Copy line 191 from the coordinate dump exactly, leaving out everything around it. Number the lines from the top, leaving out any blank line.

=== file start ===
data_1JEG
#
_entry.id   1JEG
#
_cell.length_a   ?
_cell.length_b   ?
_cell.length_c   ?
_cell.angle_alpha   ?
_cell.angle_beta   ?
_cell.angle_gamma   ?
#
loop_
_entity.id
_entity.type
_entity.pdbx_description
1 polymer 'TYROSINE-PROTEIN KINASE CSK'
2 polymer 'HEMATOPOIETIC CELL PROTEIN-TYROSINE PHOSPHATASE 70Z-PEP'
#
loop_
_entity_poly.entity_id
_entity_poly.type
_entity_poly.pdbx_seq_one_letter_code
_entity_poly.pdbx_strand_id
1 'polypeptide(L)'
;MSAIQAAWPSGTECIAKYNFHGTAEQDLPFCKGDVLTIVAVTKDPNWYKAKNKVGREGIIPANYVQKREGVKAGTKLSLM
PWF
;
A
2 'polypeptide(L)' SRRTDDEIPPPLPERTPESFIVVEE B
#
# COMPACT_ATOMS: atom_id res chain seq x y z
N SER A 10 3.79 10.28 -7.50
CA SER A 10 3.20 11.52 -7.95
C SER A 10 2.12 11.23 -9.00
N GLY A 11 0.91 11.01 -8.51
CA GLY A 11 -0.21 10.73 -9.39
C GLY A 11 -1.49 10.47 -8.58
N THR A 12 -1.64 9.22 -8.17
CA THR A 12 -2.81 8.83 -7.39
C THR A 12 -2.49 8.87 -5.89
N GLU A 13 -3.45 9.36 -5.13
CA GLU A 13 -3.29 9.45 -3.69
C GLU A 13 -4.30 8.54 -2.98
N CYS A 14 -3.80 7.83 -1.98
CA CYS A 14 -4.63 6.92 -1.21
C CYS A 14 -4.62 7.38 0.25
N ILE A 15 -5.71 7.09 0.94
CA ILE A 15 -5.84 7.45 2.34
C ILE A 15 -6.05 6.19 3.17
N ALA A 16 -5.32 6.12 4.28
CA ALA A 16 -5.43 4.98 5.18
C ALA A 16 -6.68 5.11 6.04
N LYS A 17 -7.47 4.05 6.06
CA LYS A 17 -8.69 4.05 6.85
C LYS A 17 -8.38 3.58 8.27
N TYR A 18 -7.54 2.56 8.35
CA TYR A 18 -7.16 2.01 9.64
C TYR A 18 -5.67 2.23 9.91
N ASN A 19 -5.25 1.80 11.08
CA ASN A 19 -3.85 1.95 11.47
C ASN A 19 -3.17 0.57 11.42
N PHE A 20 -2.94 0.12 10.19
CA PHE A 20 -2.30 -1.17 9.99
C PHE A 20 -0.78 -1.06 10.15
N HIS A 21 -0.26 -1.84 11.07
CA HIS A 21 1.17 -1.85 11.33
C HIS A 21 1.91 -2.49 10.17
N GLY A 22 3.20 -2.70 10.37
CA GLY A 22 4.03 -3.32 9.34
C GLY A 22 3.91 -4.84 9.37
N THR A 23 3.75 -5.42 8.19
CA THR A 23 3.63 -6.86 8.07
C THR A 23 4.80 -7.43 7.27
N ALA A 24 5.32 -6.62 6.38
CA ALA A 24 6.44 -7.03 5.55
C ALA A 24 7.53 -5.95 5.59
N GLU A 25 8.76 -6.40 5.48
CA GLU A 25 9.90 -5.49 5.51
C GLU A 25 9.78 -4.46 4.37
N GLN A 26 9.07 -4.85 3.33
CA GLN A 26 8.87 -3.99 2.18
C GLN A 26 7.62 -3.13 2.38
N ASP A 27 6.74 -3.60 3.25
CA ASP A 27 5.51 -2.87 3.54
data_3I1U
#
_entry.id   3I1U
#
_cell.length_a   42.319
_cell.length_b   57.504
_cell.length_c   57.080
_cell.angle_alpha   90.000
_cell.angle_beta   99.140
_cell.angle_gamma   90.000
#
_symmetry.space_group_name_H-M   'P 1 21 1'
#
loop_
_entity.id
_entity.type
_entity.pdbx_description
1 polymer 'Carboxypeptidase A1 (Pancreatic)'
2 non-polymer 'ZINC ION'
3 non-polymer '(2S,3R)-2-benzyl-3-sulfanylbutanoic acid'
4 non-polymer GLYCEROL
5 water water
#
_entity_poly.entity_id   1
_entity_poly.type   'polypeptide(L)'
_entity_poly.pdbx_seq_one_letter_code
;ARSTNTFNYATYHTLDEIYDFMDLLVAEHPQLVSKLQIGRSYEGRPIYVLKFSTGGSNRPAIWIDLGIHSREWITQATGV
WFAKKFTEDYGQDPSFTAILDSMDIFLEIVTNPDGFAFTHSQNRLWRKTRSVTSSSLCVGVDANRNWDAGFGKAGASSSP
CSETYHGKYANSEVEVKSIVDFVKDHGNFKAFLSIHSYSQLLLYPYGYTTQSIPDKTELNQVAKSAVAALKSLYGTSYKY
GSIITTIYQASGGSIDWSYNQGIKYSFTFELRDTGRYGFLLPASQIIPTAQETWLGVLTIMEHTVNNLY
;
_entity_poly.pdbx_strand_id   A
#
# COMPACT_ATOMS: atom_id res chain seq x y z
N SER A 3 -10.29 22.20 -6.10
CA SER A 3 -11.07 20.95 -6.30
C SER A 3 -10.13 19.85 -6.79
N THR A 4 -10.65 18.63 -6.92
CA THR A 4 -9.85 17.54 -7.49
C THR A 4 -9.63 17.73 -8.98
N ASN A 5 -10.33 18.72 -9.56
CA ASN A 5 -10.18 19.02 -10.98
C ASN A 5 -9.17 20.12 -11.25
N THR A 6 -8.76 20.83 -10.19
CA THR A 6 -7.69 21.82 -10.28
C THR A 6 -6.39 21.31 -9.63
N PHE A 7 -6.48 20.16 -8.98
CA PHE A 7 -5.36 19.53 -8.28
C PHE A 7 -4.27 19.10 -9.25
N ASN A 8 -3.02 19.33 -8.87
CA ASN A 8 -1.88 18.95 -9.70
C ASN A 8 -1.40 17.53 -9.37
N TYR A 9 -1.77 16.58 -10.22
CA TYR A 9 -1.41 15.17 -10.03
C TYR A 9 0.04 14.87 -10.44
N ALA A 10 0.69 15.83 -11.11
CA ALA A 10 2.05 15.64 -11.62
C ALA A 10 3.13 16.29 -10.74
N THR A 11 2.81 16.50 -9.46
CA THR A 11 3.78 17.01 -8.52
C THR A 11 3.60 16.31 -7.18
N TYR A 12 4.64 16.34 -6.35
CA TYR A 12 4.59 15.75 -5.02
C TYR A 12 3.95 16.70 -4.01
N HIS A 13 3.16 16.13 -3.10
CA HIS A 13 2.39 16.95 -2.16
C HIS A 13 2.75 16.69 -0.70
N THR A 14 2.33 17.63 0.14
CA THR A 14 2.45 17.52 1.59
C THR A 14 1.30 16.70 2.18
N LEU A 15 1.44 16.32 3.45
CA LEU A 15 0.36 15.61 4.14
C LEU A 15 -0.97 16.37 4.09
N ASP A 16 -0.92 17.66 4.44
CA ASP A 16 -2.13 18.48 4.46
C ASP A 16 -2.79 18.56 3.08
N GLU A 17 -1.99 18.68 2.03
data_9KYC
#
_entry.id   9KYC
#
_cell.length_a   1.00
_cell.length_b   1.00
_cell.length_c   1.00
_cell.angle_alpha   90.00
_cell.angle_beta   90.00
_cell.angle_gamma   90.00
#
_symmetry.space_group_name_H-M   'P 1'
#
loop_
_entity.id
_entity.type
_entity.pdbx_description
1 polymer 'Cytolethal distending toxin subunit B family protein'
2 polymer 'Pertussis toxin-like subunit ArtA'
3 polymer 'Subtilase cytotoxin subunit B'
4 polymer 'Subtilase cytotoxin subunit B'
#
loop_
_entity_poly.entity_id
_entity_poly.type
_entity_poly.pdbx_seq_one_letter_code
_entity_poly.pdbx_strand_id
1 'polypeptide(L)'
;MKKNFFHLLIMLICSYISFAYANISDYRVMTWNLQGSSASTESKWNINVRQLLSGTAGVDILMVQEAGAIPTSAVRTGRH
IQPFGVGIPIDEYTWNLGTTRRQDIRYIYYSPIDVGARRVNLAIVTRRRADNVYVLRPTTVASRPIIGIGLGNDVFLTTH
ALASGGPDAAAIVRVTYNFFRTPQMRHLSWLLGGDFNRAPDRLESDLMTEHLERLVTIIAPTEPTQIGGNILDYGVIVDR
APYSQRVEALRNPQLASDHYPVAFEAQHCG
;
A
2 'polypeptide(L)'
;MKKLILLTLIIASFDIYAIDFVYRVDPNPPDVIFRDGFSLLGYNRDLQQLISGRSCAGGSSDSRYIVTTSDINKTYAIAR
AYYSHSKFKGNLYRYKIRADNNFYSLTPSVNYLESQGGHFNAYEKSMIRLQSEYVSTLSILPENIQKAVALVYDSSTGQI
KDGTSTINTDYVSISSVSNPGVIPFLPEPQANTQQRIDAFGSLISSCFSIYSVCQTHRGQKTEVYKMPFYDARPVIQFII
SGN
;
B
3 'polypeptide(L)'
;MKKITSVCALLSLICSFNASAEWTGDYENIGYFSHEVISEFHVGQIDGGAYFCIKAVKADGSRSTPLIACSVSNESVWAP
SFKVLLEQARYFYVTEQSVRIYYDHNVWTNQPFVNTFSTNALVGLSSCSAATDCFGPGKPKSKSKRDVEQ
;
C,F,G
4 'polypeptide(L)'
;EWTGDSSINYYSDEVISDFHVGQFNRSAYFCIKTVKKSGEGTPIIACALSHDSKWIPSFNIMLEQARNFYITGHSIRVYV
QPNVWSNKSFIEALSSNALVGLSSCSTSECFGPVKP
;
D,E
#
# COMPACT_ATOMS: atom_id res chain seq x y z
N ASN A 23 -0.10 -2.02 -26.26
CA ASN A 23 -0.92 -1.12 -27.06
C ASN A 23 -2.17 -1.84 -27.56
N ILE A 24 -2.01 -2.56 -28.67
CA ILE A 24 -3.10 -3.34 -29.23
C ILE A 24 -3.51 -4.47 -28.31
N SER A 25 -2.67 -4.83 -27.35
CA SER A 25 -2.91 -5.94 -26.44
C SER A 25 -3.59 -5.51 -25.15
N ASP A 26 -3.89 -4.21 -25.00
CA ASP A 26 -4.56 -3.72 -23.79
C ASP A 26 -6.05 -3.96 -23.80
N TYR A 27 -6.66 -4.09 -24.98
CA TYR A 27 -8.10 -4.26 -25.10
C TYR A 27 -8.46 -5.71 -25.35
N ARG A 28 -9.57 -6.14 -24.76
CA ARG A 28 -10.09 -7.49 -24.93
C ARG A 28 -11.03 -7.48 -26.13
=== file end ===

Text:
IQPFGVGIPIDEYTWNLGTTRRQDIRYIYYSPIDVGARRVNLAIVTRRRADNVYVLRPTTVASRPIIGIGLGNDVFLTTH